Abstract: With the rapid increase of complexity in the building industry, professionals in the A/E/C industry were forced to adopt Building Information Modeling (BIM) in order to enhance the communication between the different project stakeholders throughout the project life cycle and create a semantic object-oriented building model that can support geometric-topological analysis of building elements during design and construction. This paper presents a model that extracts topological relationships and geometrical properties of building elements from an existing fully designed BIM, and maps this information into a directed acyclic Elemental Graph Data Model (EGDM). The model incorporates BIM-based search algorithms for automatic deduction of geometrical data and topological relationships for each building element type. Using graph search algorithms, such as Depth First Search (DFS) and topological sortings, all possible construction sequences can be generated and compared against production and construction rules to generate an optimized construction sequence and its associated schedule. The model is implemented in a C# platform.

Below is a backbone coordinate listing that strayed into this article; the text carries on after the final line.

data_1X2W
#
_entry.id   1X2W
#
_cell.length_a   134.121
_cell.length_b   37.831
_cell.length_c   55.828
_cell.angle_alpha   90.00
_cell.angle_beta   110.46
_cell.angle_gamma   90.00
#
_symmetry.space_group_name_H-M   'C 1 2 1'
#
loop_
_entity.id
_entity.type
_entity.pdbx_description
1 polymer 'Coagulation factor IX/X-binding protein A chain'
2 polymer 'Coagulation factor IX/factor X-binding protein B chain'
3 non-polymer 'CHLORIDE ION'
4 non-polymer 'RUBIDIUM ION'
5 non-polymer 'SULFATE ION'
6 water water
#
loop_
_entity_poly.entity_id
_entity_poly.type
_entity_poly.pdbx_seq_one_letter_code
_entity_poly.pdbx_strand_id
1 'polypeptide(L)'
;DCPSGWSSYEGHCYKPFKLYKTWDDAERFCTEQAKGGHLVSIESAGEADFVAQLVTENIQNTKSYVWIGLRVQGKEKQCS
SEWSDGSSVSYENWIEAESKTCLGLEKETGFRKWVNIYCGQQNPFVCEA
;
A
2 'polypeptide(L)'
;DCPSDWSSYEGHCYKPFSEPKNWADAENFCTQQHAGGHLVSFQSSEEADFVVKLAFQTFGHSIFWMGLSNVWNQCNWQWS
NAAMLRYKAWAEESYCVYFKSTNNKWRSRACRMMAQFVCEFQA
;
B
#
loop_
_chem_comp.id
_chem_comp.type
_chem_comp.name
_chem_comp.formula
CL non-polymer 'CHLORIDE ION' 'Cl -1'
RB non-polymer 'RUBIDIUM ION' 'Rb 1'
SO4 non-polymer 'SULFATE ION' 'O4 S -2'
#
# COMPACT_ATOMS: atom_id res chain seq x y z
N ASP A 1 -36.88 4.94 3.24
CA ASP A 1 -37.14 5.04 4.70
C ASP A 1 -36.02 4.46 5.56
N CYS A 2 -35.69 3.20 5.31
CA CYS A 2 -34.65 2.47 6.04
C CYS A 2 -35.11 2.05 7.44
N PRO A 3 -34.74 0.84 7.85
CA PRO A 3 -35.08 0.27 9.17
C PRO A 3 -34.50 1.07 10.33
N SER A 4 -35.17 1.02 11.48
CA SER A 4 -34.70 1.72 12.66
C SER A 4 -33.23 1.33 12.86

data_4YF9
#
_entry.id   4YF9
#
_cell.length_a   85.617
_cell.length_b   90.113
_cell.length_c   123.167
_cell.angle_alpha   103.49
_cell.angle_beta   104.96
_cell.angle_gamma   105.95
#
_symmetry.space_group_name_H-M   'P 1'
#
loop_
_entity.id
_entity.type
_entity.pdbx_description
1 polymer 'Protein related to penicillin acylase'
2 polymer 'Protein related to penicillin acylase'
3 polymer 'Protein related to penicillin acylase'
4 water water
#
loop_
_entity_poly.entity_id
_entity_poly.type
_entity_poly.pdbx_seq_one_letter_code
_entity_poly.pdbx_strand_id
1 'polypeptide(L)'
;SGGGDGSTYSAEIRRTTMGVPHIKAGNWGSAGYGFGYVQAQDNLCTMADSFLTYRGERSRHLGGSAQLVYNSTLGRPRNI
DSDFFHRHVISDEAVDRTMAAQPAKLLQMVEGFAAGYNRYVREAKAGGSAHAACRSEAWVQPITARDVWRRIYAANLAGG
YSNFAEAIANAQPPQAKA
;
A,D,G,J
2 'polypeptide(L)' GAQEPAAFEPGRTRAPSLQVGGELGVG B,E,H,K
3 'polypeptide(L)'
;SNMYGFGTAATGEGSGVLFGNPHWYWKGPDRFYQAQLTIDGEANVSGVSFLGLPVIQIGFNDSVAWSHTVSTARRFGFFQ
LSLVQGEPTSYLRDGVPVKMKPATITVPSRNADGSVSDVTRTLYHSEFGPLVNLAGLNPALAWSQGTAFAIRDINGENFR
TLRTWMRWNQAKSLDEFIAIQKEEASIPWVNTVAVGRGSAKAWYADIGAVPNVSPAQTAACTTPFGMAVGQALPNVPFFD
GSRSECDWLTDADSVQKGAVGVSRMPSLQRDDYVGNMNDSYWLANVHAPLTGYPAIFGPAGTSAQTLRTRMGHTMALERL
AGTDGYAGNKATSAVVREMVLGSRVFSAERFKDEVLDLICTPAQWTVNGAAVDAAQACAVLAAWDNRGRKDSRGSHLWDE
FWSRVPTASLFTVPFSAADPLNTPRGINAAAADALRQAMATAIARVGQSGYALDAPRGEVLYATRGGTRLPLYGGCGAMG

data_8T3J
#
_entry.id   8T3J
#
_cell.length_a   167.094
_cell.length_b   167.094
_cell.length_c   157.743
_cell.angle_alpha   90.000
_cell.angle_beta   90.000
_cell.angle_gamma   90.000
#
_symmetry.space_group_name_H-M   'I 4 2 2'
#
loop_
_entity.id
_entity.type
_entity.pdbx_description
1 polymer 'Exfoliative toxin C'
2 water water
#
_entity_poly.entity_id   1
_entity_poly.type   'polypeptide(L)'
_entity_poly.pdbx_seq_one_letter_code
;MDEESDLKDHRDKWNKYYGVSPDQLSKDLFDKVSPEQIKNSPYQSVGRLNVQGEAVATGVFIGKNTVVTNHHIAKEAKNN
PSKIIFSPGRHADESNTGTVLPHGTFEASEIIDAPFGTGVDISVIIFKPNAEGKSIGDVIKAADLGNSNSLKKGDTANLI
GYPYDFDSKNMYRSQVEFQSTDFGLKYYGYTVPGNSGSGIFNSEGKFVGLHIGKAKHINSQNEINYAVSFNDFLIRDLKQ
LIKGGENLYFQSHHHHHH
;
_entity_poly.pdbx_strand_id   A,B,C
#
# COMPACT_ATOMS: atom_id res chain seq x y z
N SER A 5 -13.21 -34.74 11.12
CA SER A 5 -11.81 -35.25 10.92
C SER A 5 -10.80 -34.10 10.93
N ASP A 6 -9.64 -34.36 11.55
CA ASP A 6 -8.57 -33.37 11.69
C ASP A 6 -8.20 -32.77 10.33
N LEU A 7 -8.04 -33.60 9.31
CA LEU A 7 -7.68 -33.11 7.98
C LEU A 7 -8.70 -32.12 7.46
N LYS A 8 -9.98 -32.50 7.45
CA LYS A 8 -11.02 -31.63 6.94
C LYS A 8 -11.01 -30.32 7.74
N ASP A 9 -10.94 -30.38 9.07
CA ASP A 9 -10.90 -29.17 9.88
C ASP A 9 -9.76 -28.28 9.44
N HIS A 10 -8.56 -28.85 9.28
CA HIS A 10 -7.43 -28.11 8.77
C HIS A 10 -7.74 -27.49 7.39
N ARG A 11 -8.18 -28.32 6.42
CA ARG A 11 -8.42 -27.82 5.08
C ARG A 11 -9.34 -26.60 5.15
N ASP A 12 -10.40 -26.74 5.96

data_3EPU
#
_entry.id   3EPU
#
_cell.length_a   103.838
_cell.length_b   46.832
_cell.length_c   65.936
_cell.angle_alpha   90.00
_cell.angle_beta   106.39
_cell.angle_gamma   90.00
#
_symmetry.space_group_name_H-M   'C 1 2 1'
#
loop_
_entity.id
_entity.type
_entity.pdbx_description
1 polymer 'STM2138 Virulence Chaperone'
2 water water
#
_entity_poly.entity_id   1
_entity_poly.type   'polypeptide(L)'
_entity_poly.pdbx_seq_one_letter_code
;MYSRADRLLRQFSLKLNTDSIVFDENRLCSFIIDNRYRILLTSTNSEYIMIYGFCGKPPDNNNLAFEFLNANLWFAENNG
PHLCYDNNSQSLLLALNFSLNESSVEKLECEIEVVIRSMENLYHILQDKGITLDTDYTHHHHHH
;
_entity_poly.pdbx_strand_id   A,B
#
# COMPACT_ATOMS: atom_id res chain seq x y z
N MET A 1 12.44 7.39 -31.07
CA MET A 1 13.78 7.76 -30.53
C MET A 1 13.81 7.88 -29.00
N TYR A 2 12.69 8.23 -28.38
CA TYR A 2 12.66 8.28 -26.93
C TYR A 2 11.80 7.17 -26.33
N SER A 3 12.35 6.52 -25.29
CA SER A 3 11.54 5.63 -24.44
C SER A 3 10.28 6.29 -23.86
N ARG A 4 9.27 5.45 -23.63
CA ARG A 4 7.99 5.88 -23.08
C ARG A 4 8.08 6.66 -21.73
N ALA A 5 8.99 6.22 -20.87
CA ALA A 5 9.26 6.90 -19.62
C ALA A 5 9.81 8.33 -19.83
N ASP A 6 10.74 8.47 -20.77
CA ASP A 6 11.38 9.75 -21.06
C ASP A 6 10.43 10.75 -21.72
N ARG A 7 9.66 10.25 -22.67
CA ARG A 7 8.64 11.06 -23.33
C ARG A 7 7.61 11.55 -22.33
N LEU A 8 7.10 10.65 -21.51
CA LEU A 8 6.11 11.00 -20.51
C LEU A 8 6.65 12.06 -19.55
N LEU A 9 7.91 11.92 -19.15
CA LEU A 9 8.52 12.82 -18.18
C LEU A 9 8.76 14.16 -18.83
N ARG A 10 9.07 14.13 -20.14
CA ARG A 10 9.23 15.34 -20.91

Abstract: A perfect start is a key factor for project completion on time. The study examined the effects of delayed mobilization of resources during the initial phases of the project. This paper mainly highlights the identification and categorization of all delays during the initial construction phase and their root cause analysis with corrective/control measures for the Kuwait Oil Company oil and gas projects. A relatively good percentage of the delays identified during the project execution (Contract award to end of defects liability period) attributed to mobilization/preliminary activity delays. Data analysis demonstrated significant increase in average project delay during the last five years compared to the previous period. Contractors had delays/issues during the initial phase, which resulted in slippages and progressively increased, resulting in time and cost overrun. Delays/issues not mitigated on time during the initial phase had very high impact on project completion. Data analysis of the delays for the past five years was carried out using trend chart, scatter plot, process map, box plot, relative importance index and Pareto chart. Construction of any project inside the Gathering Centers involves complex management skills related to work force, materials, plant, machineries, new technologies etc. Delay affects completion of projects and compromises quality, schedule and budget of project deliverables. Works executed as per plan during the initial phase and start-up duration of the project construction activities resulted in minor slippages/delays in project completion. In addition, there was a good working environment between client and contractor resulting in better project execution and management. Mainly, the contractor was on the front foot in the execution of projects, which had minimum/no delays during the initial and construction period. Hence, having a perfect start during the initial construction phase shall have a positive influence on the project success. Our research paper studies each type of delay with some real example supported by statistic results and suggests mitigation measures. Detailed analysis carried out with all stakeholders based on impact and occurrence of delays to have a practical and effective outcome to mitigate the delays. The key to improvement is to have proper control measures and periodic evaluation/audit to ensure implementation of the mitigation measures. The focus of this research is to reduce the delays encountered during the initial construction phase of the project life cycle.